Editorial: Limit paid leave to federal workers
Shortly before Christmas, President Donald Trump signed massive budget bills that prevented a government shutdown — and also lumped in some expensive new programs. That includes paid parental leave for all federal workers, the first time that benefit has been included.
The president, along with the Republican-controlled Senate, didn’t seem to have a problem with adding more deficit spending to a budget already more than $1 trillion in the red. In fact, Trump, at the urging of his daughter and senior adviser Ivanka Trump, has made paid leave a priority of his presidency.
The paid leave program has been championed by House Speaker Nancy Pelosi and other Democrats, who have long pushed for an even more comprehensive program that would apply to all U.S. workers.
Democrats and Trump hope expanding paid leave to 2.1 million federal employees will encourage more businesses to offer the benefit — and perhaps pave the way for more sweeping legislation.
We would advise the government to tread carefully here.
The paid parental leave benefit got tucked into the $738 billion National Defense Authorization Act that also creates the U.S. Space Force program.
The Congressional Budget Office expects paid leave to cost $3.3 billion over the next five years.
For a country that’s now blown past $23 trillion of debt, that number may not seem like much, but small contributions are what got us to that level.
The new program will give 12 weeks of paid leave to mothers and fathers of newborns, as well as newly adopted and foster children. It doesn’t include leave benefits for other reasons, however, including caring for an elderly parent or other medical-related issues. The majority of workers take leave for those needs.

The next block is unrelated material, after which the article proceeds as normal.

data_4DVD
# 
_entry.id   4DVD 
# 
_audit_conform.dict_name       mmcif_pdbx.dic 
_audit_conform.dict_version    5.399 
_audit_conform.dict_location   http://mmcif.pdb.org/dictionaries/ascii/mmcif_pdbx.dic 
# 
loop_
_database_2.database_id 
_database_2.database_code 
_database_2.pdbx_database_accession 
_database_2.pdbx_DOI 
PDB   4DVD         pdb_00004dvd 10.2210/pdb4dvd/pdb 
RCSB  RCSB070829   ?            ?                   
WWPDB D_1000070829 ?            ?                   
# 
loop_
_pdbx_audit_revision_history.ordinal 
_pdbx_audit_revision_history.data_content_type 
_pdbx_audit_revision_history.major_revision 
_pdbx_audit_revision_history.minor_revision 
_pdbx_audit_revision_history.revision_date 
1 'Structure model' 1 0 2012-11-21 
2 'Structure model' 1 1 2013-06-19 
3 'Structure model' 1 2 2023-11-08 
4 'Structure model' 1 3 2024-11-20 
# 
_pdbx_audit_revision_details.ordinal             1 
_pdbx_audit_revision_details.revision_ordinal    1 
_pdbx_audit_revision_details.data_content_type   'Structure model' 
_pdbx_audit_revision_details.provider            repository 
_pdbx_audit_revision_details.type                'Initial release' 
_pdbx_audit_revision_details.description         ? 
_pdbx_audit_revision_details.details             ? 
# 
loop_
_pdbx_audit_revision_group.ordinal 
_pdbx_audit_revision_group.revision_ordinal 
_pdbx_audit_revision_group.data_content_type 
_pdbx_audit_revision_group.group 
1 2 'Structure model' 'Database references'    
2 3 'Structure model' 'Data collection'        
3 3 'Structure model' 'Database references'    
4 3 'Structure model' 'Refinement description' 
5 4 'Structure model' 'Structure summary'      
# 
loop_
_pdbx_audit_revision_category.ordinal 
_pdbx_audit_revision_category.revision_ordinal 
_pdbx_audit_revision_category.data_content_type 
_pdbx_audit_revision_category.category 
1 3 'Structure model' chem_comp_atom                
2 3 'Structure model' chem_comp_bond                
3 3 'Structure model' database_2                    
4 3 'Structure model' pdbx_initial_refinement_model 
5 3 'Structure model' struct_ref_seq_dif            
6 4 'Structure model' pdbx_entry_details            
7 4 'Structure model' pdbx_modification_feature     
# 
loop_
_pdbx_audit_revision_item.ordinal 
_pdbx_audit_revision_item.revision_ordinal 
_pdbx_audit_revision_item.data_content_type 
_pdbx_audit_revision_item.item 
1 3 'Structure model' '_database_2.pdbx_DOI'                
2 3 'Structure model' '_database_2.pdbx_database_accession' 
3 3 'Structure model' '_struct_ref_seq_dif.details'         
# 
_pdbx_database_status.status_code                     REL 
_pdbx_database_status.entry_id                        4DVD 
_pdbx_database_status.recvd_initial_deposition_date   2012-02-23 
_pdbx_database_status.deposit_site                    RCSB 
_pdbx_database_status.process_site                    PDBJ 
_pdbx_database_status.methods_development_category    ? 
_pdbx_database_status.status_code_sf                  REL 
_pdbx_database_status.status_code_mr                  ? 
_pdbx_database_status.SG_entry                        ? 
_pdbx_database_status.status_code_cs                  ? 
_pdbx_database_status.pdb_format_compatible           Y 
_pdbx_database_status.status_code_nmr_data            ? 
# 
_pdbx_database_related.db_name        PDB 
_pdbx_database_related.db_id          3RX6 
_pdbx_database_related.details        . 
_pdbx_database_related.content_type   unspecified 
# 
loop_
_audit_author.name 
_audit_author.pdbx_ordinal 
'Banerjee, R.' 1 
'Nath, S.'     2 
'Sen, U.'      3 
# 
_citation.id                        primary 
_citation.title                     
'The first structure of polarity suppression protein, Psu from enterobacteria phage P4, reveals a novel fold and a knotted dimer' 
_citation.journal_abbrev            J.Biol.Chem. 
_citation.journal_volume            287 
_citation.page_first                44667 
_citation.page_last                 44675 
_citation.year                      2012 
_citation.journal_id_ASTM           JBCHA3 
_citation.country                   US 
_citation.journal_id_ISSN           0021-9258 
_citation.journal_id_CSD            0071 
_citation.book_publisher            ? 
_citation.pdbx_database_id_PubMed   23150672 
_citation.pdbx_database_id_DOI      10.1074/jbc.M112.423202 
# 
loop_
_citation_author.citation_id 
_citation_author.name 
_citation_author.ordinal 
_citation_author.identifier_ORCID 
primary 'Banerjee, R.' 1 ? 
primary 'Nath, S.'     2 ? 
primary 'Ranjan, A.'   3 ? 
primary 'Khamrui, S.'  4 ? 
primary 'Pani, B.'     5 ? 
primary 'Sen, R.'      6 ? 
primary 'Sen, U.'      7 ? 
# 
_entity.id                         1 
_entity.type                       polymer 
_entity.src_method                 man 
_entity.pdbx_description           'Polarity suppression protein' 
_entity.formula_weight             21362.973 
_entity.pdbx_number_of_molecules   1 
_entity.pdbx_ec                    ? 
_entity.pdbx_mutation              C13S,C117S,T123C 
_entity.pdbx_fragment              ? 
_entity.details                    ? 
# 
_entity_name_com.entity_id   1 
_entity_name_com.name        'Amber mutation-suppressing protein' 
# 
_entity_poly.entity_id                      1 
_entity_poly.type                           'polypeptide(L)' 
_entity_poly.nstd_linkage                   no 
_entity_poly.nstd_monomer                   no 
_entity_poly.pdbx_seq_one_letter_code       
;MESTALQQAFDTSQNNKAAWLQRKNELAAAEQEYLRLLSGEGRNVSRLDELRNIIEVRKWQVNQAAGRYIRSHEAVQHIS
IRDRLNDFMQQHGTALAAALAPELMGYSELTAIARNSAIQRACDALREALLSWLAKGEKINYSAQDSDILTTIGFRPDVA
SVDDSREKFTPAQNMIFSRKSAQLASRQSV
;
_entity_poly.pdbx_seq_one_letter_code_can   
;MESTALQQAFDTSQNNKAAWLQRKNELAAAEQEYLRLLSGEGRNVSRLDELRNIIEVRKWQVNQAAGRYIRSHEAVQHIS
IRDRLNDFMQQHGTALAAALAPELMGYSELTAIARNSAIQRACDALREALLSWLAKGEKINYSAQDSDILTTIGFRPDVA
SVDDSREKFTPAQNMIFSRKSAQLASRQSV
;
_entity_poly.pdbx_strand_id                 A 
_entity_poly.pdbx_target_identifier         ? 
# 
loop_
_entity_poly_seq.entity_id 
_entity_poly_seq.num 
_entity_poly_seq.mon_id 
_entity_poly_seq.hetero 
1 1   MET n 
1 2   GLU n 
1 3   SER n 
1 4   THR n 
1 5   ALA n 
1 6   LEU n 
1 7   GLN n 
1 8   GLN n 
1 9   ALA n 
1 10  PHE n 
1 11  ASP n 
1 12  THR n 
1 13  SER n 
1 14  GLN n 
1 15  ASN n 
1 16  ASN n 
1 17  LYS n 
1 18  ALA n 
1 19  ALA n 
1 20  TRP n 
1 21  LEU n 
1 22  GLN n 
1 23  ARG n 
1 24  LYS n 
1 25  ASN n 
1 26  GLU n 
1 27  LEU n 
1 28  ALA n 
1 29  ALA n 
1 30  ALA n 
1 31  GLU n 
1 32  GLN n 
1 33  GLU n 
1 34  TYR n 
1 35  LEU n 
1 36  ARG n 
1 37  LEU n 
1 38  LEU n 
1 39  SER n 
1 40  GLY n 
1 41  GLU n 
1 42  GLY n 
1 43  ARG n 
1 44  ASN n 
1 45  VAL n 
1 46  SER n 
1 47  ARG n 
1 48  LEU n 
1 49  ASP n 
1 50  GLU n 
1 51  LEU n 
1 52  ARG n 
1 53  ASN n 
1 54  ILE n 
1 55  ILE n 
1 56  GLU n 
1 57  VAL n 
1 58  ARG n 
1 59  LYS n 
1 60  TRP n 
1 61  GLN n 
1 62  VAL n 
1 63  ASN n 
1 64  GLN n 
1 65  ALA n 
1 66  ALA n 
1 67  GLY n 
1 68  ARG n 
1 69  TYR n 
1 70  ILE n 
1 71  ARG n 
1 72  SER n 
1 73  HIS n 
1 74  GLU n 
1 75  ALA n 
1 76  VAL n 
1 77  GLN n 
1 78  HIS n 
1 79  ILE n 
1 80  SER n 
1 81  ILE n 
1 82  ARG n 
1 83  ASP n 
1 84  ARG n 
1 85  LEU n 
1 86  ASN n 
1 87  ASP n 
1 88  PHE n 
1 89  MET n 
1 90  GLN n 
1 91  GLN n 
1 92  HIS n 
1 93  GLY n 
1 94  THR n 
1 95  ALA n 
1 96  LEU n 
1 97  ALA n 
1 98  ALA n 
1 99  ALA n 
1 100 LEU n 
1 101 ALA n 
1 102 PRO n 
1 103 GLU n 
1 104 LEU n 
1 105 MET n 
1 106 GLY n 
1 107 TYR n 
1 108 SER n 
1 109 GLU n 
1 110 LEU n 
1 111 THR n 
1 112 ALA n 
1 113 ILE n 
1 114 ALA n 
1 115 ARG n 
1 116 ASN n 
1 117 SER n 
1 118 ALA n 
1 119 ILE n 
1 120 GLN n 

The U.S. often is criticized for being the lone industrialized country without a form of national paid parental leave. Yet anytime the government inserts itself into the private sector, great results don’t typically follow.
While only a small percentage of companies provide paid leave, many more are willing to work out these benefits directly with employees. Plus, more states are choosing to mandate paid leave.
“About a third of the population are in states that have those programs," says Rachel Greszler, research fellow in economics, budget and entitlements at the Heritage Foundation. “There is more access than reported.”
Greszler says it makes sense for the federal government to work out paid parental leave with its workers, yet she would have liked to have seen other reforms coupled with the new benefit, including scaling back generous sick leave options that roll over and accumulate from year to year.
And taxpayers may wonder why they have to pay for a benefit many of them don’t receive.
Congress likely will be emboldened to pursue a broader paid leave program, but it would be best to leave these discussions between employers and their employees. Many businesses are offering the benefit to stay competitive.
The strong economy and labor market are the best motivators for companies to expand perks to their employees. The government shouldn’t get in the way.